The ongoing development, training and integration of disaster management tools and systems (see above) used by IFRC in support of the National Societies in the Caribbean are complex and time-consuming processes. They require constant updating, refining and refreshing, and the staff which deploy and implement them need constant training to ensure appropriate use before, during and after disasters as each new disaster brings new challenges and lessons that need to be absorbed into the system.
Key areas that are being addressed by PADRU and which require ongoing development are as follows:
- Preparedness, i.e. the level of preparedness to manage the disaster.
- Response, i.e. adequacy and timeliness of the response.
- Capacity building, i.e. to ensure that the activities and response operations improve local response capacity.
- Co-ordination, i.e. internal coordination and efficiency of the services used between National Societies and the Secretariat of the Federation; and coordination with non-Red Cross systems.
1.3. - Target population and regions concerned:
The decision will target the entire Caribbean region. Eventually, the support IFRC will be giving – through PADRU – to the National Societies in the region will work towards protecting the lives of the most vulnerable populations of their countries.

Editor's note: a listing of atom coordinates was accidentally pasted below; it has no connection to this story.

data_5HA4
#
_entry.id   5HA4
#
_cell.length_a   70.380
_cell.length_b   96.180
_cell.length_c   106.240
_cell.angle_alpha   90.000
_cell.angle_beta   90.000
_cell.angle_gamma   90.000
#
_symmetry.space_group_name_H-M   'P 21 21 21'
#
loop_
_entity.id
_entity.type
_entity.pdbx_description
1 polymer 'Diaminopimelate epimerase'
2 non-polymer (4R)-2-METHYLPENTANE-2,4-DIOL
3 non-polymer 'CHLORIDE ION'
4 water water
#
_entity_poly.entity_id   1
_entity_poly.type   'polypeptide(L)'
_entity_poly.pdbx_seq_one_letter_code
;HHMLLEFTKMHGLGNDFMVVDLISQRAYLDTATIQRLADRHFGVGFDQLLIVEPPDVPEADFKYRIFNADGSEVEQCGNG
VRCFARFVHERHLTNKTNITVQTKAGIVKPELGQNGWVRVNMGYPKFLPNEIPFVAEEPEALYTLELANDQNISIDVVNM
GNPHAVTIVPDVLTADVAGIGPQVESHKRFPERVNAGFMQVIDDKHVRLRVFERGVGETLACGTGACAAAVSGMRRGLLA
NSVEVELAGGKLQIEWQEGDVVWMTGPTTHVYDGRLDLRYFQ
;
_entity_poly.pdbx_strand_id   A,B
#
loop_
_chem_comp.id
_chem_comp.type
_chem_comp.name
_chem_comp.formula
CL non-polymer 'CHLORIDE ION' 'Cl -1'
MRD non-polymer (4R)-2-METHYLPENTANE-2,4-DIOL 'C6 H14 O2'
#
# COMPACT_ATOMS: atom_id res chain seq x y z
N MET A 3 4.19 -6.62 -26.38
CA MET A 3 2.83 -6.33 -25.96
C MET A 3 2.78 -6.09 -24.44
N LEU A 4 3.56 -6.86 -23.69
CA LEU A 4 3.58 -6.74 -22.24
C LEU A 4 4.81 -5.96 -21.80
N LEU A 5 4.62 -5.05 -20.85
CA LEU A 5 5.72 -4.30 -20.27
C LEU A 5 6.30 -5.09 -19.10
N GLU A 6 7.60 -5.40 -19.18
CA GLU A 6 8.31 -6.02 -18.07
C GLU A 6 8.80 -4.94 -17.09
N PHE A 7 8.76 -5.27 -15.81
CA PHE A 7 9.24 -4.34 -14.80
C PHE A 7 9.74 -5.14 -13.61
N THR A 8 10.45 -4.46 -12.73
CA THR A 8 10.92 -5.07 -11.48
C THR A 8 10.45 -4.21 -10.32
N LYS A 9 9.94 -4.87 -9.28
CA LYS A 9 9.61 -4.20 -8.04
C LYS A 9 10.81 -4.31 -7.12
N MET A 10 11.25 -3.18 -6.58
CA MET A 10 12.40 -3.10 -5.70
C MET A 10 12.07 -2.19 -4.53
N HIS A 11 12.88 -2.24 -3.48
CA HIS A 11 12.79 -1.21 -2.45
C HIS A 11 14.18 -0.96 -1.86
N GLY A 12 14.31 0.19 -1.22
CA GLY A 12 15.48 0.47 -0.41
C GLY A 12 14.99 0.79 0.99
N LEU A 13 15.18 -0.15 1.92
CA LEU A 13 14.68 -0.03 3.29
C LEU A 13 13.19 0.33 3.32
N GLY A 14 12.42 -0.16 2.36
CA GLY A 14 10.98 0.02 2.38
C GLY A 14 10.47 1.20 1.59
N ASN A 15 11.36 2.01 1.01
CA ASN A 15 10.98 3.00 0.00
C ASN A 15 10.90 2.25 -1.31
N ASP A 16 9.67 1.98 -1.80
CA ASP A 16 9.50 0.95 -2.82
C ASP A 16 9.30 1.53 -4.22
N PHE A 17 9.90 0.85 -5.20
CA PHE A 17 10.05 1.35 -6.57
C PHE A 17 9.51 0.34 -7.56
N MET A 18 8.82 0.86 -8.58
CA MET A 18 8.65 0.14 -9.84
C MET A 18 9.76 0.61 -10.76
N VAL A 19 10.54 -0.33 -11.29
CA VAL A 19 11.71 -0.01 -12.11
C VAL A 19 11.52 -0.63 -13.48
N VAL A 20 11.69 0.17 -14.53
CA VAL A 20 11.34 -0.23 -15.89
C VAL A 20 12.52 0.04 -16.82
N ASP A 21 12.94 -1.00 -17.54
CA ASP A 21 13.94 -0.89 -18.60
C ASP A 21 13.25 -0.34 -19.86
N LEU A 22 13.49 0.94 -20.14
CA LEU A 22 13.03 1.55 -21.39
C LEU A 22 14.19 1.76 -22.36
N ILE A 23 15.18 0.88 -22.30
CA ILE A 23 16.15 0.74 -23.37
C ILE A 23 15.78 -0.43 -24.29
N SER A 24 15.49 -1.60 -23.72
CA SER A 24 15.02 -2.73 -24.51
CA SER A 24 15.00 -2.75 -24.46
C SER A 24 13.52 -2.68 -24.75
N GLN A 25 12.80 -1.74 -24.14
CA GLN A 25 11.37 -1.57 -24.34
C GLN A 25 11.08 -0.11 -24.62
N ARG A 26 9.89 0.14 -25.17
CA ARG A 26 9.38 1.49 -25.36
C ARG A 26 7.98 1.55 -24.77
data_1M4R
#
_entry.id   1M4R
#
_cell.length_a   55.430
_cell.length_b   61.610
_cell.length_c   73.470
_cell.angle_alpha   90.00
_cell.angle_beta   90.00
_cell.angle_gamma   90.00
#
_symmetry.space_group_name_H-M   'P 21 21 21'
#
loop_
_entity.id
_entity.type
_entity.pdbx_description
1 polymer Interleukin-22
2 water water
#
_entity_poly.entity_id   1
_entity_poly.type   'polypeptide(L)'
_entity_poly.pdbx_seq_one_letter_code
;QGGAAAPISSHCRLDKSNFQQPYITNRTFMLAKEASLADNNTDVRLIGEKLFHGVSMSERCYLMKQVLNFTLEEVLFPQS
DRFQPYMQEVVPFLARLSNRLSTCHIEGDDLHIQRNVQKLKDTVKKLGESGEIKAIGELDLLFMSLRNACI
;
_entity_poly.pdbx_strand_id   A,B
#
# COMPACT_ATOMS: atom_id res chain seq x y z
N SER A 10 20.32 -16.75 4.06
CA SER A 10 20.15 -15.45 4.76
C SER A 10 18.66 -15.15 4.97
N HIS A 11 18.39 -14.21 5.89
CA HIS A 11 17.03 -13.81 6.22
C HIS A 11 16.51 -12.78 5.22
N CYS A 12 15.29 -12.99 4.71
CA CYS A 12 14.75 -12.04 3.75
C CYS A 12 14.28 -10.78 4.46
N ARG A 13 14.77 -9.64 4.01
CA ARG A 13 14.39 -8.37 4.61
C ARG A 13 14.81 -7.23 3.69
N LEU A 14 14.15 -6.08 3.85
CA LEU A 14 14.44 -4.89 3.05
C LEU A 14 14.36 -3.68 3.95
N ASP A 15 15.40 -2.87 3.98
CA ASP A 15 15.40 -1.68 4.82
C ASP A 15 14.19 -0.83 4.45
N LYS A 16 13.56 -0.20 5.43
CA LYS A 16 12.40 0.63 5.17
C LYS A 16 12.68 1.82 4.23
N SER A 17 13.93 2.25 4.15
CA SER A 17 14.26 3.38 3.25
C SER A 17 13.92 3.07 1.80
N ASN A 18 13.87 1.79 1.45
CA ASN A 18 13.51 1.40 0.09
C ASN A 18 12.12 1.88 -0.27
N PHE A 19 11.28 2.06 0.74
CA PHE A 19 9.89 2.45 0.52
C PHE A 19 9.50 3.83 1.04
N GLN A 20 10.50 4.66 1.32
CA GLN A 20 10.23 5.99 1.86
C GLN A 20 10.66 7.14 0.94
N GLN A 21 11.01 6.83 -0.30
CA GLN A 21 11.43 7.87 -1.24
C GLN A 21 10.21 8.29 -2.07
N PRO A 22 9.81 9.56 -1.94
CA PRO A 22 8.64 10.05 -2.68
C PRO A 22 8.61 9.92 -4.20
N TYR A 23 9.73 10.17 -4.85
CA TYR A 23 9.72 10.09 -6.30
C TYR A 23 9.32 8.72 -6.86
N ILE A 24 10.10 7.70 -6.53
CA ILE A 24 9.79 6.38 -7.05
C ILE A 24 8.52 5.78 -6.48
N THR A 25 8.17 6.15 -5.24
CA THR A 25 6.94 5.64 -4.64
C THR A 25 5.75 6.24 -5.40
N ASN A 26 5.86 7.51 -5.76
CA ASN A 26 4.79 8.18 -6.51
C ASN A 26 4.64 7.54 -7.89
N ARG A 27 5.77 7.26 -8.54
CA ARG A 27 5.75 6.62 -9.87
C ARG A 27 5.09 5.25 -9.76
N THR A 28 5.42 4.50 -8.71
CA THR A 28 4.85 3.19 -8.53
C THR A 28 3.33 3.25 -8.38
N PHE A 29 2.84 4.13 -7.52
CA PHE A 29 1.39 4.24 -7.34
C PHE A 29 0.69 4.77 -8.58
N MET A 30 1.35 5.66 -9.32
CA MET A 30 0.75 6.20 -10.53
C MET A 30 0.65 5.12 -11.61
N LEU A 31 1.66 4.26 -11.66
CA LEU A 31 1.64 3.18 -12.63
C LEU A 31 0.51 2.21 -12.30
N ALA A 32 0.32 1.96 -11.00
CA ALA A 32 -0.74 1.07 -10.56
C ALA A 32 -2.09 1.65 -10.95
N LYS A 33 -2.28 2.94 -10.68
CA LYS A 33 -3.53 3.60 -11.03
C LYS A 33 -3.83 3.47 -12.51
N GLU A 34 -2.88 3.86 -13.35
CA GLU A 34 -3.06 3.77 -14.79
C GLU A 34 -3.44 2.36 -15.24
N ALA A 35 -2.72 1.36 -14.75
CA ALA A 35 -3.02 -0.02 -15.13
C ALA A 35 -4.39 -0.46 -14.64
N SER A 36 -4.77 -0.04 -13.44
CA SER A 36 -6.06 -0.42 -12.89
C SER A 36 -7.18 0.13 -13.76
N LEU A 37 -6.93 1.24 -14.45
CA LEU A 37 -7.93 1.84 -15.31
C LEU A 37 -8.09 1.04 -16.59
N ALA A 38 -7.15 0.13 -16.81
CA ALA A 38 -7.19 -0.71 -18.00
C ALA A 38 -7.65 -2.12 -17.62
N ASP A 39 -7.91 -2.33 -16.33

|Antigua and Barbuda||
|Saint-Kitts and Nevis||
|British Virgin Islands||
|Saint-Vincent and the Grenadines||
|Trinidad and Tobago||
|Turks and Caicos Islands||
1.4. - Risk assessment and possible constraints:
In case of natural disaster occurring in the region, the Pan American Disaster Response Unit (PADRU) will need to support emergency operations as it is the main Red Cross tool to manage disasters in the Caribbean. This will not necessarily mean that the project might be suspended, but delays could occur if a major natural disaster occurs in the region. In the case of Haiti, PADRU is not directly responsible for the implementation of emergency operations, diminishing the risks of implementing delays.